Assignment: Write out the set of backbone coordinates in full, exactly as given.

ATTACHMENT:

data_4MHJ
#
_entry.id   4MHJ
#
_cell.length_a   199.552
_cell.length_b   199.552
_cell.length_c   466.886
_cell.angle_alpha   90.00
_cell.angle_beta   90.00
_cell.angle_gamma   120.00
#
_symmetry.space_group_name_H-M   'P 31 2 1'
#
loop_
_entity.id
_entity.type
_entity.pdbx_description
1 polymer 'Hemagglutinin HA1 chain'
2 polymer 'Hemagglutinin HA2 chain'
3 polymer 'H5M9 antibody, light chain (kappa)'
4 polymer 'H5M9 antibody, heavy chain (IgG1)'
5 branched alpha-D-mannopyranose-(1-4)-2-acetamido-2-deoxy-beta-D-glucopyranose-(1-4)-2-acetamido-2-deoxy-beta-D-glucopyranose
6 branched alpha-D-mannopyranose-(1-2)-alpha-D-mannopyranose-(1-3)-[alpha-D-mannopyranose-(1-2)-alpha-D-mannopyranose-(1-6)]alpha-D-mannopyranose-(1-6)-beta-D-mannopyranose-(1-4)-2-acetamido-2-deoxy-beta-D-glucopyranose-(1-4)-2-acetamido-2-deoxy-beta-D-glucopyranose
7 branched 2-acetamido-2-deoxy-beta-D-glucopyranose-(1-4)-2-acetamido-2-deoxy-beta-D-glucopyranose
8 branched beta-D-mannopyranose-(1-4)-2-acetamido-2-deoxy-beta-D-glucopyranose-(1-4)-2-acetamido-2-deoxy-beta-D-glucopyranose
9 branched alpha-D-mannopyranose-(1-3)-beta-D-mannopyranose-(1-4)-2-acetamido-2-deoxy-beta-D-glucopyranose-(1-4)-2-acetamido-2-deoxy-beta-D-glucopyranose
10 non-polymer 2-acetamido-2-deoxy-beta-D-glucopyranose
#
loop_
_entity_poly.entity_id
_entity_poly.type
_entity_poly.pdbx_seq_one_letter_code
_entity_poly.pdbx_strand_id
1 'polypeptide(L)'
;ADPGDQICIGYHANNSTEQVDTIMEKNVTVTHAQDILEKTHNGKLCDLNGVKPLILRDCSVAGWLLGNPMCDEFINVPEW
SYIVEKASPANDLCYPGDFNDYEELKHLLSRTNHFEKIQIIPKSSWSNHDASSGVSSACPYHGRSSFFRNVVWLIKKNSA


data_4MHJ
#
_entry.id   4MHJ
#
_cell.length_a   199.552
_cell.length_b   199.552
_cell.length_c   466.886
_cell.angle_alpha   90.00
_cell.angle_beta   90.00
_cell.angle_gamma   120.00
#
_symmetry.space_group_name_H-M   'P 31 2 1'
#
loop_
_entity.id
_entity.type
_entity.pdbx_description
1 polymer 'Hemagglutinin HA1 chain'
2 polymer 'Hemagglutinin HA2 chain'
3 polymer 'H5M9 antibody, light chain (kappa)'
4 polymer 'H5M9 antibody, heavy chain (IgG1)'
5 branched alpha-D-mannopyranose-(1-4)-2-acetamido-2-deoxy-beta-D-glucopyranose-(1-4)-2-acetamido-2-deoxy-beta-D-glucopyranose
6 branched alpha-D-mannopyranose-(1-2)-alpha-D-mannopyranose-(1-3)-[alpha-D-mannopyranose-(1-2)-alpha-D-mannopyranose-(1-6)]alpha-D-mannopyranose-(1-6)-beta-D-mannopyranose-(1-4)-2-acetamido-2-deoxy-beta-D-glucopyranose-(1-4)-2-acetamido-2-deoxy-beta-D-glucopyranose
7 branched 2-acetamido-2-deoxy-beta-D-glucopyranose-(1-4)-2-acetamido-2-deoxy-beta-D-glucopyranose
8 branched beta-D-mannopyranose-(1-4)-2-acetamido-2-deoxy-beta-D-glucopyranose-(1-4)-2-acetamido-2-deoxy-beta-D-glucopyranose
9 branched alpha-D-mannopyranose-(1-3)-beta-D-mannopyranose-(1-4)-2-acetamido-2-deoxy-beta-D-glucopyranose-(1-4)-2-acetamido-2-deoxy-beta-D-glucopyranose
10 non-polymer 2-acetamido-2-deoxy-beta-D-glucopyranose
#
loop_
_entity_poly.entity_id
_entity_poly.type
_entity_poly.pdbx_seq_one_letter_code
_entity_poly.pdbx_strand_id
1 'polypeptide(L)'
;ADPGDQICIGYHANNSTEQVDTIMEKNVTVTHAQDILEKTHNGKLCDLNGVKPLILRDCSVAGWLLGNPMCDEFINVPEW
SYIVEKASPANDLCYPGDFNDYEELKHLLSRTNHFEKIQIIPKSSWSNHDASSGVSSACPYHGRSSFFRNVVWLIKKNSA